In addition to the standard small sample size considerations one should always keep in mind when considering card investments, there are a number of other things to keep in mind specific to spring training and card investments.

These include:

  • Wide variety of player skill levels – spring training games are played in by major league regulars, of course. But by around mid-game, the regulars are out of the game and are followed by a mix of prospects getting a taste of the big leagues, minor league depth, players trying to latch on with a team, and the like. A player who feasts on some of those late game scrubs may have strong numbers, but they shouldn’t be entirely believed.
  • Wide variety of player “motivation” levels – I almost called this “effort”, but really, it’s more situational than that. The star pitcher in year two of a 10-year contract may spend a spring training game working on his 4th best pitch or locating pitches in a particular spot. Meanwhile, the 29 year old minor leaguer hoping to hang onto a job is going to play like their hair is one fire. The outcome of such a matchup might not be what it’d be when games count.
  • Funky ballparks and weather – The south in spring can be breezy, humid (or not) and some Spring Training parks are a bit smaller than big league parks. Major league pop-ups become wind-driven homers with some regularity.

What to look for in Spring Training & what to Ignore

With all the above said, can spring training give us anything worth acting on from a card investment perspective? Certainly. Good performance, while perhaps with small sample size or another of the above mentioned drivers, is still better than poor performance. A player holding their own at least will perhaps validate some prior investment decisions you’ve made.

One negative that can happen in spring training is injuries. A player heading to see an elbow specialist or suffering an injury with a long recovery period can certainly hurt a player’s card value in the short to mid-term. This may be a driver to dump a player, or an opportunity to buy the dip, depending on the situation.

An injury can also open up a spot for another player, perhaps a top prospect, to break camp with the team instead of heading back to the minors. This may present the best “buy” opportunity. A player getting a chance to make their big league debut can drive demand in their cards in a serious way, especially if they have immediate success.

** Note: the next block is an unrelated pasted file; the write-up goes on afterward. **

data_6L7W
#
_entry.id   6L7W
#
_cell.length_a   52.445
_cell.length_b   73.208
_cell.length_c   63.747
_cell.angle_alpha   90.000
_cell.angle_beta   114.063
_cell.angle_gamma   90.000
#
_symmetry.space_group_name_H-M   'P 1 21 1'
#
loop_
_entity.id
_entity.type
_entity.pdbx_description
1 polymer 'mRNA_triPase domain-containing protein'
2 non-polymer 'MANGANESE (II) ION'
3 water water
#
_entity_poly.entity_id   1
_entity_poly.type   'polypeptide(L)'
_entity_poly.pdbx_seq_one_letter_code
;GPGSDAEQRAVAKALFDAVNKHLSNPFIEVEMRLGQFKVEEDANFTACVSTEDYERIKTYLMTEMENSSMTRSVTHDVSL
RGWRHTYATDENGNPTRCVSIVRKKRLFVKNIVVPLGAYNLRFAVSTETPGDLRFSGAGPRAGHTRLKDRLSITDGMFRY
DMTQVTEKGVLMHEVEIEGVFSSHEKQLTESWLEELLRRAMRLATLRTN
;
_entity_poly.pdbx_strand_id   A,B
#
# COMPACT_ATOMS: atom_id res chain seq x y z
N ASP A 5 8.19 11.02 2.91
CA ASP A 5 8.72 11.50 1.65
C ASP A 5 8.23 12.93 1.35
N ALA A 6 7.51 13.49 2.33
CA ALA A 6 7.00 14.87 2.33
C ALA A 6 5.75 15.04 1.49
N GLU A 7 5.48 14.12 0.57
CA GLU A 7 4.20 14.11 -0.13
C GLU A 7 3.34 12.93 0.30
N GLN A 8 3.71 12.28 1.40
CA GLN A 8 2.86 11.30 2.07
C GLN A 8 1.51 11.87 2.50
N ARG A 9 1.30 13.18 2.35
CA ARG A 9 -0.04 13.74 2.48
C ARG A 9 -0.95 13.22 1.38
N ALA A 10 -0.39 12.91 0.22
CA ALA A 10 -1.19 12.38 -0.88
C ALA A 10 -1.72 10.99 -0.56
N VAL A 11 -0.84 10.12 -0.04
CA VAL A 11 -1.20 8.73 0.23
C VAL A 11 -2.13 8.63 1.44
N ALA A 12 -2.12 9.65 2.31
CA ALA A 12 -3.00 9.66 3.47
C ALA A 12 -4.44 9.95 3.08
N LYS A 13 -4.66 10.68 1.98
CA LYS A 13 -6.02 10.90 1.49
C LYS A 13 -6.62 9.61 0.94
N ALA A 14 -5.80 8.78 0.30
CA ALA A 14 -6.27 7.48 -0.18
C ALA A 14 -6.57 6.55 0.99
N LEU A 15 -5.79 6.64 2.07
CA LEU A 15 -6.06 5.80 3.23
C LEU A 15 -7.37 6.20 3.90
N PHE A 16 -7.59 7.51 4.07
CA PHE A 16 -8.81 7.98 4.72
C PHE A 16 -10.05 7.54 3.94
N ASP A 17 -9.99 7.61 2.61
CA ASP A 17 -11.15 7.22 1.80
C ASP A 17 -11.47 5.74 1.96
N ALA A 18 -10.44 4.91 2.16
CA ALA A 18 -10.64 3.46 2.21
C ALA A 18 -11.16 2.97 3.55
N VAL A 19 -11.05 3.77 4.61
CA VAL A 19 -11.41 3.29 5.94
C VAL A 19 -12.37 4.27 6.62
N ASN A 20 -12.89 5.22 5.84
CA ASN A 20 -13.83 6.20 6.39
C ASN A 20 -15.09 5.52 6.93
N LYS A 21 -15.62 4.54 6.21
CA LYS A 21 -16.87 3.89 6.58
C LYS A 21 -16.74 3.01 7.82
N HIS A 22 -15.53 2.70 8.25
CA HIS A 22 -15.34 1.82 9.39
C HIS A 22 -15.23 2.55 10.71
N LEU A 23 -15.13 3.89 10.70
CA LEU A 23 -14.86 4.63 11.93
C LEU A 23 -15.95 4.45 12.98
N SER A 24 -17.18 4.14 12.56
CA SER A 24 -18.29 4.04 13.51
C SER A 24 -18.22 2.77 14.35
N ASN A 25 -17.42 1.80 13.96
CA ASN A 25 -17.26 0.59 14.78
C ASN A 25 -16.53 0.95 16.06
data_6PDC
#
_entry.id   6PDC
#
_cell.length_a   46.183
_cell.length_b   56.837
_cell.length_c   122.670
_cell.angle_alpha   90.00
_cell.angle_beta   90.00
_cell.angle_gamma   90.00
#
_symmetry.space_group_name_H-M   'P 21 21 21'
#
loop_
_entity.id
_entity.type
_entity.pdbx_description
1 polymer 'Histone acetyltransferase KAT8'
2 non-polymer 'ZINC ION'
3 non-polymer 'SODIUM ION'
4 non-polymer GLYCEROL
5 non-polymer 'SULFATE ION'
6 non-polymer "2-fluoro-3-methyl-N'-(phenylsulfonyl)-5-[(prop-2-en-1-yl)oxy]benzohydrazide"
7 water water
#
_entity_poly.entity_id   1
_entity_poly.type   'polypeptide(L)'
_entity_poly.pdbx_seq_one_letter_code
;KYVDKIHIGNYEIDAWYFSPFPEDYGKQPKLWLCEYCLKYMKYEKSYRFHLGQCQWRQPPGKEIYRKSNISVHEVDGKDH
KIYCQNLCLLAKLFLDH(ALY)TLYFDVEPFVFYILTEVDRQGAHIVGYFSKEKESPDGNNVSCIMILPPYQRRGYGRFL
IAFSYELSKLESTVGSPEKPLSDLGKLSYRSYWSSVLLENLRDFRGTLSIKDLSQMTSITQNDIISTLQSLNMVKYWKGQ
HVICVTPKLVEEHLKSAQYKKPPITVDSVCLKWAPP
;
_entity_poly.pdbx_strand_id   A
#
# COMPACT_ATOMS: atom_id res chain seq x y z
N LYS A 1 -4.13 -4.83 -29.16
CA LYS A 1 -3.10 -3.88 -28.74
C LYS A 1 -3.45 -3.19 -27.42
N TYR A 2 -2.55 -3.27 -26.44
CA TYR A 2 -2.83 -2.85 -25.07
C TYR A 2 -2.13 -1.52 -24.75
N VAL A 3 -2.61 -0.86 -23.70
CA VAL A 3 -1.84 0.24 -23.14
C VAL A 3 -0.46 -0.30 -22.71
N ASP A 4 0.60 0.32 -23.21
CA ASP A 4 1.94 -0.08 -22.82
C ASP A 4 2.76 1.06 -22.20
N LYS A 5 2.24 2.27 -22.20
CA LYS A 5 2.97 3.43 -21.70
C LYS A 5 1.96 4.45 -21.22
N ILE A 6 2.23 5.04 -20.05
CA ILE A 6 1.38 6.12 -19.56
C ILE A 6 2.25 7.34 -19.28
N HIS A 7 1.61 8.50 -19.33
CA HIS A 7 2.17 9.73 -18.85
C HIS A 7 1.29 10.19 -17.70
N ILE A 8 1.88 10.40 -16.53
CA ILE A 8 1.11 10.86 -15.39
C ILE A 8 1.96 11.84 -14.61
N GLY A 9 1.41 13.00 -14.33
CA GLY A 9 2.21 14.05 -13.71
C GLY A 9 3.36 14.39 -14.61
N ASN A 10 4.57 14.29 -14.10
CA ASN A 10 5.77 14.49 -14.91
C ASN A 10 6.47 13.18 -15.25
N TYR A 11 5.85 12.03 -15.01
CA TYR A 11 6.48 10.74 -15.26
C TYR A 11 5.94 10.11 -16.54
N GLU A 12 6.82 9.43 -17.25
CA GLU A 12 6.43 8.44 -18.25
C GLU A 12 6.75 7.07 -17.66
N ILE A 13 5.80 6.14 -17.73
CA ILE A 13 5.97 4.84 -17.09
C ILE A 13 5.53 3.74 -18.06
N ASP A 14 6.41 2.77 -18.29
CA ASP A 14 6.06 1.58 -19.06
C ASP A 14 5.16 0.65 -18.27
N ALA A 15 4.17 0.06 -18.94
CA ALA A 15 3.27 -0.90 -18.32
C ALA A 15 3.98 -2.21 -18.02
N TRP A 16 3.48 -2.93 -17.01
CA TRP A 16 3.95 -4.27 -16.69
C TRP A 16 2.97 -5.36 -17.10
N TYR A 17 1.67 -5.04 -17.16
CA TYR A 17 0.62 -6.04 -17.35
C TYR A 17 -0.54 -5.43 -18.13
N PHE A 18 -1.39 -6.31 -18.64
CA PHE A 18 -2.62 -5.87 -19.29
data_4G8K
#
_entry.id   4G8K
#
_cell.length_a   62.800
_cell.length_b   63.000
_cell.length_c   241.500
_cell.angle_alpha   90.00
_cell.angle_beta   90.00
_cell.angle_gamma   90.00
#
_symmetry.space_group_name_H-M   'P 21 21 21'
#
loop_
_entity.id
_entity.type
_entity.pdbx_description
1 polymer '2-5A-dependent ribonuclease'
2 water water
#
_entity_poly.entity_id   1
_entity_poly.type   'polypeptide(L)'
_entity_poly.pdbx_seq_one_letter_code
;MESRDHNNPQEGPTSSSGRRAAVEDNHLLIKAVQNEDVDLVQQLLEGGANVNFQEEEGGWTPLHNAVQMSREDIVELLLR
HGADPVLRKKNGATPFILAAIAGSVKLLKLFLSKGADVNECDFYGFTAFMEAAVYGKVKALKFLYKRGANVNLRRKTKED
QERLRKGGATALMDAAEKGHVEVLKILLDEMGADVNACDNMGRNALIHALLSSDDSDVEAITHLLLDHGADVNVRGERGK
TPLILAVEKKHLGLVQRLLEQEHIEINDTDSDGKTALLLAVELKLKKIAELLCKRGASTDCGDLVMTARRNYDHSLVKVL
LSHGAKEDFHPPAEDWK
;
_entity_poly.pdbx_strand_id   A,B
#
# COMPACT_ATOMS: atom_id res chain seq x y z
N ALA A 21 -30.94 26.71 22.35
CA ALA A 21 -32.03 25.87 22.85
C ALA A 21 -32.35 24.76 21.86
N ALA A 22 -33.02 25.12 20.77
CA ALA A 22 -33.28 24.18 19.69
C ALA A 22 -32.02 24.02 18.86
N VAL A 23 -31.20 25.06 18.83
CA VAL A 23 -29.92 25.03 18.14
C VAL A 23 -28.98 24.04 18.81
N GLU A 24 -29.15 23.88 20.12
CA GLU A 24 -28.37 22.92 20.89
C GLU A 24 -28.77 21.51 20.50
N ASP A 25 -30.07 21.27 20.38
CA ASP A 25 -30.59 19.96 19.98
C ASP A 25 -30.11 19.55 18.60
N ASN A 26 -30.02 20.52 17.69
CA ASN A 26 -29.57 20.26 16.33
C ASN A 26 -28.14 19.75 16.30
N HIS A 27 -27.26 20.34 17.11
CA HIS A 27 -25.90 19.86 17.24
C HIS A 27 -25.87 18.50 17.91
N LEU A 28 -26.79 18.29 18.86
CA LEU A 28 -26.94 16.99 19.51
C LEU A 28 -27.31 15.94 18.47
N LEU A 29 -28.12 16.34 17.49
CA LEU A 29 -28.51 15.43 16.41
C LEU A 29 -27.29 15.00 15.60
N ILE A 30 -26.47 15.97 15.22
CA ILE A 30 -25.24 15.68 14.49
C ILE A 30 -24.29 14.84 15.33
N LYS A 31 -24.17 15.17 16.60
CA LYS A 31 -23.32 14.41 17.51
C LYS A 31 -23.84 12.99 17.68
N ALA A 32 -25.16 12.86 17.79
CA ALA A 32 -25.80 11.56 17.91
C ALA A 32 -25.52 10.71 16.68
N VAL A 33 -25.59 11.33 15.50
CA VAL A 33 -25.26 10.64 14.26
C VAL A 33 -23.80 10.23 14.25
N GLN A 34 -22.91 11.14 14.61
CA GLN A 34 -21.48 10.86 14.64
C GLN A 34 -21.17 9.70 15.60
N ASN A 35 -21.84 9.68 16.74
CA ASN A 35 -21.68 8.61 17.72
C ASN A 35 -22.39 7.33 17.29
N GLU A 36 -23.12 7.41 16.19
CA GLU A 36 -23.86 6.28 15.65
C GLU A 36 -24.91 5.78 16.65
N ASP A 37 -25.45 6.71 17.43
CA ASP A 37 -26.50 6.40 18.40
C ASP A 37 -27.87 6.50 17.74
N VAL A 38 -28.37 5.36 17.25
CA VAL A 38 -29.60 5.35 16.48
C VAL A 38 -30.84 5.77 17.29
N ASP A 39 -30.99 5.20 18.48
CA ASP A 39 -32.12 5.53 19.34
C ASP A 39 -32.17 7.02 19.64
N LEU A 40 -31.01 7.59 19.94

Knowing what player is getting their chance vs. those that will be waiting in the wings in the minors a bit longer can be hugely useful information when making purchasing decisions.

Final thoughts on Spring Training and card values

Spring Training is a time when hope springs eternal. But it shouldn’t be a time for irrational exuberance. Don’t get carried away with Spring Training performance when considering spending your hard-earned collecting budget. While it can offer some clues, it’s important to know what to look for and what is likely to evaporate when teams travel back north for Opening Day.

What’s your take on Spring Training performance? What prospects are you looking to get a look at this spring? And who do you think players to watch may be? Tell us about it at card_lines on Twitter.

Mike D.

Mike D

Mike D. has collected cards for over 35 years, since he bought his first pack of Topps at the corner store in 1987. His fandom,  collecting interests, and contributions to Cardlines center around baseball in general and the Baseball Hall of Fame specifically.

Mike's collecting focus is centered on graded cards, mostly rookie cards, of Hall of Famers and future Hall of Famers. Lately, he's been enjoying dabbling in graded minor league cards. A collector/investor with a "buy and hold" approach, Mike takes the long-term view with his collection.